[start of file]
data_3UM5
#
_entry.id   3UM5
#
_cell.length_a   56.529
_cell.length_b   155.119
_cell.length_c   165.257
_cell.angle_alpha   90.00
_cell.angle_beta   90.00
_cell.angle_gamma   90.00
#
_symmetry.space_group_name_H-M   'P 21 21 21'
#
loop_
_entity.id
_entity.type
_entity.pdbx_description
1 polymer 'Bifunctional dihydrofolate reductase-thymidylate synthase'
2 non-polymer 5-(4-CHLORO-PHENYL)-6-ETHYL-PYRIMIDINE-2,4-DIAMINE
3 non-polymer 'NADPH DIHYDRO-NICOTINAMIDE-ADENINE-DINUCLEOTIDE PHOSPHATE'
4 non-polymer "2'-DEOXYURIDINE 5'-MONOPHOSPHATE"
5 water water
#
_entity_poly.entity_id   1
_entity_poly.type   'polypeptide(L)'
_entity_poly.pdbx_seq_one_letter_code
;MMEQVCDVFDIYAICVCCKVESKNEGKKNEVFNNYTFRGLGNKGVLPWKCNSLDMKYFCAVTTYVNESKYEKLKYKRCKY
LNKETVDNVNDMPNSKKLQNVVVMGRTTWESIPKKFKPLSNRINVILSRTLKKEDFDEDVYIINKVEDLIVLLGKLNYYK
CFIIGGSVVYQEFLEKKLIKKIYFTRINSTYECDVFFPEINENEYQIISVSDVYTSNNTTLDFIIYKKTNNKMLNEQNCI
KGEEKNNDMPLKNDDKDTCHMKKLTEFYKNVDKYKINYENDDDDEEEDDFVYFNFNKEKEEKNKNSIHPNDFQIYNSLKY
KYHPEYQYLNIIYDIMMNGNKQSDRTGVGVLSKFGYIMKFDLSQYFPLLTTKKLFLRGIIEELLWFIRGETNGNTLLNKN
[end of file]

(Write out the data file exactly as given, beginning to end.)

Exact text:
data_3UM5
#
_entry.id   3UM5
#
_cell.length_a   56.529
_cell.length_b   155.119
_cell.length_c   165.257
_cell.angle_alpha   90.00
_cell.angle_beta   90.00
_cell.angle_gamma   90.00
#
_symmetry.space_group_name_H-M   'P 21 21 21'
#
loop_
_entity.id
_entity.type
_entity.pdbx_description
1 polymer 'Bifunctional dihydrofolate reductase-thymidylate synthase'
2 non-polymer 5-(4-CHLORO-PHENYL)-6-ETHYL-PYRIMIDINE-2,4-DIAMINE
3 non-polymer 'NADPH DIHYDRO-NICOTINAMIDE-ADENINE-DINUCLEOTIDE PHOSPHATE'
4 non-polymer "2'-DEOXYURIDINE 5'-MONOPHOSPHATE"
5 water water
#
_entity_poly.entity_id   1
_entity_poly.type   'polypeptide(L)'
_entity_poly.pdbx_seq_one_letter_code
;MMEQVCDVFDIYAICVCCKVESKNEGKKNEVFNNYTFRGLGNKGVLPWKCNSLDMKYFCAVTTYVNESKYEKLKYKRCKY
LNKETVDNVNDMPNSKKLQNVVVMGRTTWESIPKKFKPLSNRINVILSRTLKKEDFDEDVYIINKVEDLIVLLGKLNYYK
CFIIGGSVVYQEFLEKKLIKKIYFTRINSTYECDVFFPEINENEYQIISVSDVYTSNNTTLDFIIYKKTNNKMLNEQNCI
KGEEKNNDMPLKNDDKDTCHMKKLTEFYKNVDKYKINYENDDDDEEEDDFVYFNFNKEKEEKNKNSIHPNDFQIYNSLKY
KYHPEYQYLNIIYDIMMNGNKQSDRTGVGVLSKFGYIMKFDLSQYFPLLTTKKLFLRGIIEELLWFIRGETNGNTLLNKN